Klein suggests that, increasingly, private interests and even the global economy have become dependent on disaster and war, as through recent disasters, the threat of 'terrorism', and the wars in Afghanistan and Iraq, the US and world economies continued to accelerate.
(The global recession starting in 2008, caused by a specific set of investment practices, would likely not impinge on the central thrust of Klein's argument. I imagine, though, that she would point out the laissez-faire deregulation in banking and investment that contributed to the crash, and the fact that bailout attempts pass ever larger sums of public money into private hands, hoping to fix damage caused by many of those hands.)
In 2005 Lockheed Martin could receive $25 billion in contracts payed by taxpayers, and oil prices continued to rise, demonstrating that war, disaster, destruction, and so called 'reconstruction' can all be quite profitable to certain interests. Klein envisages an ongoing and growing synergy between the media, surveillance, security and homeland security industries that would play into and benefit from continued disasters or a constant state of fear. And so, she suggests, peace would be the biggest threat to this economic model.
And nowhere is this economy more dominant than Israel. For one of many starting points: in 2000, the Camp David peace talks with Palestine broke down as Arafat literally walked out; Hamas called the second intifada. As the stock market burst with the dot-com bubble, the Israeli government expanded investment in the technology, surveillance, and security sectors, also allowing military spending to leap. A nation ever defined by war and a security barrier separating it from its neighbours, this was evidence that war was the answer to a flagging economy.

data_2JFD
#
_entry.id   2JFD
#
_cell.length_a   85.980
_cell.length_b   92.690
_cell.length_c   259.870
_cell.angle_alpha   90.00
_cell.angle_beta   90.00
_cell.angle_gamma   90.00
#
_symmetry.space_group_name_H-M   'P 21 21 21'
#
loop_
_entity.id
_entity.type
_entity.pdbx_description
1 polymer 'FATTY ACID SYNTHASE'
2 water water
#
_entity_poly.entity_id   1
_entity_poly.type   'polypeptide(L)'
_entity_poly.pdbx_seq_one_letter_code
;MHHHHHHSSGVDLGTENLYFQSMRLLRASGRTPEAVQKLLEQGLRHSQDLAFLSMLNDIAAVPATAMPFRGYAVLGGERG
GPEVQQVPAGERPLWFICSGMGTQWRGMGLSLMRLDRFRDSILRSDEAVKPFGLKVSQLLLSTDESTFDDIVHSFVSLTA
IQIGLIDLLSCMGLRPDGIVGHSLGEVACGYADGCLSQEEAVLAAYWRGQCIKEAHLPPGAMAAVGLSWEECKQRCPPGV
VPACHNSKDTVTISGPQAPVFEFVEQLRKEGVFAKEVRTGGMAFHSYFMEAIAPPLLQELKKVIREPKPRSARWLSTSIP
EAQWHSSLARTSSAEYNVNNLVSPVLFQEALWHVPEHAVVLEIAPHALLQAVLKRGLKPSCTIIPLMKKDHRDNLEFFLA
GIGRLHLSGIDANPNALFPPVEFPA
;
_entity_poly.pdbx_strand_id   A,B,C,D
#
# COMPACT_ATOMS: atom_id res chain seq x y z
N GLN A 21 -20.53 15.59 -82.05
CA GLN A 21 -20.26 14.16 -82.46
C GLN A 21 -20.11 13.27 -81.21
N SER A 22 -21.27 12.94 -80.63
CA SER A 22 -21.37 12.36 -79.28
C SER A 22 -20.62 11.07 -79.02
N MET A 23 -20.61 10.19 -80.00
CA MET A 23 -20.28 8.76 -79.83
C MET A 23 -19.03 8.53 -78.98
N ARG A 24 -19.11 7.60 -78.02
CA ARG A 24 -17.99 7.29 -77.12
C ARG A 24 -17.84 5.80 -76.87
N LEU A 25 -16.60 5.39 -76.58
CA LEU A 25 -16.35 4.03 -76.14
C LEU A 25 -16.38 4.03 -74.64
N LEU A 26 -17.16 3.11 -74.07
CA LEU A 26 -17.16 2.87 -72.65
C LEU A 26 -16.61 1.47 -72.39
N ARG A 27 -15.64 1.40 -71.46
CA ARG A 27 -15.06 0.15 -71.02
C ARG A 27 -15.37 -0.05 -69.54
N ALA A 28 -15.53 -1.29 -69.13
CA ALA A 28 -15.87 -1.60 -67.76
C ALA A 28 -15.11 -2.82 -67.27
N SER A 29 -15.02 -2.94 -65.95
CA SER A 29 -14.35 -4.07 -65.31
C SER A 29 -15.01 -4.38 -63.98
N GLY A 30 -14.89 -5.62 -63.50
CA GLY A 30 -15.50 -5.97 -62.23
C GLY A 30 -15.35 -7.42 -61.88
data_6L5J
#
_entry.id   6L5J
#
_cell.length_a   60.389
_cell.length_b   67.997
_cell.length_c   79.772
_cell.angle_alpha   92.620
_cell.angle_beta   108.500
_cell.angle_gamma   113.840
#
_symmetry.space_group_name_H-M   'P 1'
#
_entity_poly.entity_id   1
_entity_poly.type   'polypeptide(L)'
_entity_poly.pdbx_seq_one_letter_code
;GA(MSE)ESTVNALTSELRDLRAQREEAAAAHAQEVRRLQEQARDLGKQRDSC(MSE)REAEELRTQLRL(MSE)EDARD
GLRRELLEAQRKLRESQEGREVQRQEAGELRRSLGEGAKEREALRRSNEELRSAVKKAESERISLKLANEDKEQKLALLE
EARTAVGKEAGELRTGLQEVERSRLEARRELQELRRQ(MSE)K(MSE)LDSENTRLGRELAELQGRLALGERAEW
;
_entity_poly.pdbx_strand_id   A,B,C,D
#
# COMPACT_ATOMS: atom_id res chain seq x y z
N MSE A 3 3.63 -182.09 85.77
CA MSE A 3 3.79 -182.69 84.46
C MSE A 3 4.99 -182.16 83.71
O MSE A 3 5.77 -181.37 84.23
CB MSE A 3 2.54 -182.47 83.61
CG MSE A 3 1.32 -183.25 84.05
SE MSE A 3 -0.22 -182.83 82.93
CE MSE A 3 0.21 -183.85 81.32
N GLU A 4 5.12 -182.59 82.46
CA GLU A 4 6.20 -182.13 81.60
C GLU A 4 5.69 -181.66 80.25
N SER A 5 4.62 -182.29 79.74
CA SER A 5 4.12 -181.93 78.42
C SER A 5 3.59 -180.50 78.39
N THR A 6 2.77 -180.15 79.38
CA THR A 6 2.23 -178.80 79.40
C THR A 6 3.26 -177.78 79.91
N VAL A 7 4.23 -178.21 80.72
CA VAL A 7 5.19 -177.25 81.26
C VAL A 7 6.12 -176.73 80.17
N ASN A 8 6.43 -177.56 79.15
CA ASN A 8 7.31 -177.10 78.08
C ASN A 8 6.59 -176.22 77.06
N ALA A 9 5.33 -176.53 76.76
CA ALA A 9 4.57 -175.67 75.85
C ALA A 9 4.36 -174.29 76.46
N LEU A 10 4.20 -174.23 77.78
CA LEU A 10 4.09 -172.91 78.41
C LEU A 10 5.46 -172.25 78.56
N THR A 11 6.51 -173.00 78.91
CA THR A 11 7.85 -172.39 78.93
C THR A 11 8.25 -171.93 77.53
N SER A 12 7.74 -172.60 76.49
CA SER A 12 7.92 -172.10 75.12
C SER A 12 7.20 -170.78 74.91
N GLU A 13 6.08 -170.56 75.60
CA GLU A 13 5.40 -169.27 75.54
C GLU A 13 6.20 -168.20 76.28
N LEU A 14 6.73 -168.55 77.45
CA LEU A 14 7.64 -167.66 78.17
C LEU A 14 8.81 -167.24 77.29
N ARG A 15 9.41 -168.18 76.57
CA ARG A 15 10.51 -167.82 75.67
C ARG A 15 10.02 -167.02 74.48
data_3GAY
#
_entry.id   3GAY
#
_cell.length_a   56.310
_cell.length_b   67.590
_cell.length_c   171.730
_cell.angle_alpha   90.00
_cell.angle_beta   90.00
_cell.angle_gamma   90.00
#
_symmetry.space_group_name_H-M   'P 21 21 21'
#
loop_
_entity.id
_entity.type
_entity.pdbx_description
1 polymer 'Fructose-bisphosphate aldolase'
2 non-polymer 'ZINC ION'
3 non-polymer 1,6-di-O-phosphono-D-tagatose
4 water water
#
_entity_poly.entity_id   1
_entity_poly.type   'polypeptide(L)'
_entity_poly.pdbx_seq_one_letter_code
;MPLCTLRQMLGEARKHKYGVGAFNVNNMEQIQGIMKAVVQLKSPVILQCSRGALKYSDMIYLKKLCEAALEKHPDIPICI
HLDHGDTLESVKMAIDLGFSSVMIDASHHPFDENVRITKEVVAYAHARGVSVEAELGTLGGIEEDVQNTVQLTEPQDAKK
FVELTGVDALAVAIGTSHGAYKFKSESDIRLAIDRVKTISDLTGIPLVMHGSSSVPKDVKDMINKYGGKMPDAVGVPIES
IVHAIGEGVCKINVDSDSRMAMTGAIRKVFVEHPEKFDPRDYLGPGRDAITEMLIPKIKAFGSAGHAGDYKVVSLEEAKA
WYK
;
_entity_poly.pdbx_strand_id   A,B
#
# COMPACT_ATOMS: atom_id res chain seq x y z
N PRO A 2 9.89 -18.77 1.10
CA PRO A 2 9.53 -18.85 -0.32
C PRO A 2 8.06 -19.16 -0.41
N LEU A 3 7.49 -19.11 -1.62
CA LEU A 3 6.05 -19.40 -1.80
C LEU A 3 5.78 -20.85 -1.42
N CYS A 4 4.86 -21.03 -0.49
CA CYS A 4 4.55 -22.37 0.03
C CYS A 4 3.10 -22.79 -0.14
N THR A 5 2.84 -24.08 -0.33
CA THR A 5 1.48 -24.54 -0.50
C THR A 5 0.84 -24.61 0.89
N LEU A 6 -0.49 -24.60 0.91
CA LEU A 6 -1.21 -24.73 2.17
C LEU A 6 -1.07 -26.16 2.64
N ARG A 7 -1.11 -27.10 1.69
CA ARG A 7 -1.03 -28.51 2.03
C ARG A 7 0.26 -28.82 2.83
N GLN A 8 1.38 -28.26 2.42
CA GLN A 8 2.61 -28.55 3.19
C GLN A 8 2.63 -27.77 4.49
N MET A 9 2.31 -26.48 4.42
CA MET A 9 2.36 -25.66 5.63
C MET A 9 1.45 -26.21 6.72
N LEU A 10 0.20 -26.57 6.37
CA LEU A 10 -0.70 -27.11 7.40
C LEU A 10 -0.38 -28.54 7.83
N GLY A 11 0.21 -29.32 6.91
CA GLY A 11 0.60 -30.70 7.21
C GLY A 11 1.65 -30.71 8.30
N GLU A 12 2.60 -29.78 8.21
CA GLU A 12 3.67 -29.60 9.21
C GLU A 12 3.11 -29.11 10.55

Its history and this recent investment meant Israel was poised to benefit from the post-9/11 world. Israel joined the 'War on Terror' (Klein claims this was purely 'marketing') as its war and technology exports rapidly increased. Countries around the world subsequently hired Israel to teach them the secrets of homeland security and to train anti-terrorism forces. By 2006 Israel was the 4th largest arms deal in the world, impressive considering its size, with largely military technology making up 60% of exports. Besides the obvious conflict with Palestine, economic disparity and poverty also resulted within Israel as an increasingly select elite reaped huge benefits.
Lesson learned: Being at war constantly can bring a financial return, if a country is able to sell its experience, technology, and production capabilities to others. Peace is anathema to this economic machine, while disaster, war, and fear of terrorism stoke its engines. Fear especially enables a select group to continue to benefit from this momentum, pulling public funds into private hands in the name of security and safety. Being so long ‘tortured’ by perceived danger and terrorism, society at large takes such a state of affairs for granted, while those most interested in maintaining the status quo continue to increase reports and degree of threat, so the effects don’t wear off.